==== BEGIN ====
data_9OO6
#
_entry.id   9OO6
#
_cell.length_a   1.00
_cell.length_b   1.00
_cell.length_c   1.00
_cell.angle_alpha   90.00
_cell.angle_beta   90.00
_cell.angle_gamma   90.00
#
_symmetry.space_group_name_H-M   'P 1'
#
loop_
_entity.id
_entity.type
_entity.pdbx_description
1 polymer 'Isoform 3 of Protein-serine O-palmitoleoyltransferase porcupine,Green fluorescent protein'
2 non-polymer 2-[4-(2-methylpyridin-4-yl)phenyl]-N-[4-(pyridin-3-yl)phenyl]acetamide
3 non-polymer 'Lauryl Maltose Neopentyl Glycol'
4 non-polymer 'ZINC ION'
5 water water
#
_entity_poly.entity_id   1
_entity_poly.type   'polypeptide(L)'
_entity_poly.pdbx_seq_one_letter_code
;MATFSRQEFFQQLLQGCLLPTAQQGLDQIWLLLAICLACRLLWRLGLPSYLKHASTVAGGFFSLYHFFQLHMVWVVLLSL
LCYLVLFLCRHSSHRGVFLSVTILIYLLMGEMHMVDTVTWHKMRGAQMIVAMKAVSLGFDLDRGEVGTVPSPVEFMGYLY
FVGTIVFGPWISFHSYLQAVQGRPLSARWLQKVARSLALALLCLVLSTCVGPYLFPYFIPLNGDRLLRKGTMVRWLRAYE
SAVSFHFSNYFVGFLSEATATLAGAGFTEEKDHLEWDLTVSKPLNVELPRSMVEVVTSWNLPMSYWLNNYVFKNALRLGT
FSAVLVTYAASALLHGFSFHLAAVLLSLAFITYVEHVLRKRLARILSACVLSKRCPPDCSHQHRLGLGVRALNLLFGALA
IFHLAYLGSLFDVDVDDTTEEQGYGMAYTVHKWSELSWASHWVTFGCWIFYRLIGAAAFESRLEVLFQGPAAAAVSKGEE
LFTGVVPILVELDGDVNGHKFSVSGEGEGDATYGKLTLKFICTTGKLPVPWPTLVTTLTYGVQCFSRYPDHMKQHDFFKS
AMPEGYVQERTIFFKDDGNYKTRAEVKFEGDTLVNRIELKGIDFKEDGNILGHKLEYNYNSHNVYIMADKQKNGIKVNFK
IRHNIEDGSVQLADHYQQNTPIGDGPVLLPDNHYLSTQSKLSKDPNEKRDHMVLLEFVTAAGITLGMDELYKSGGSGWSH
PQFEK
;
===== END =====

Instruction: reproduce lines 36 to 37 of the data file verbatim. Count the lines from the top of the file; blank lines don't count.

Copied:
PQFEK
;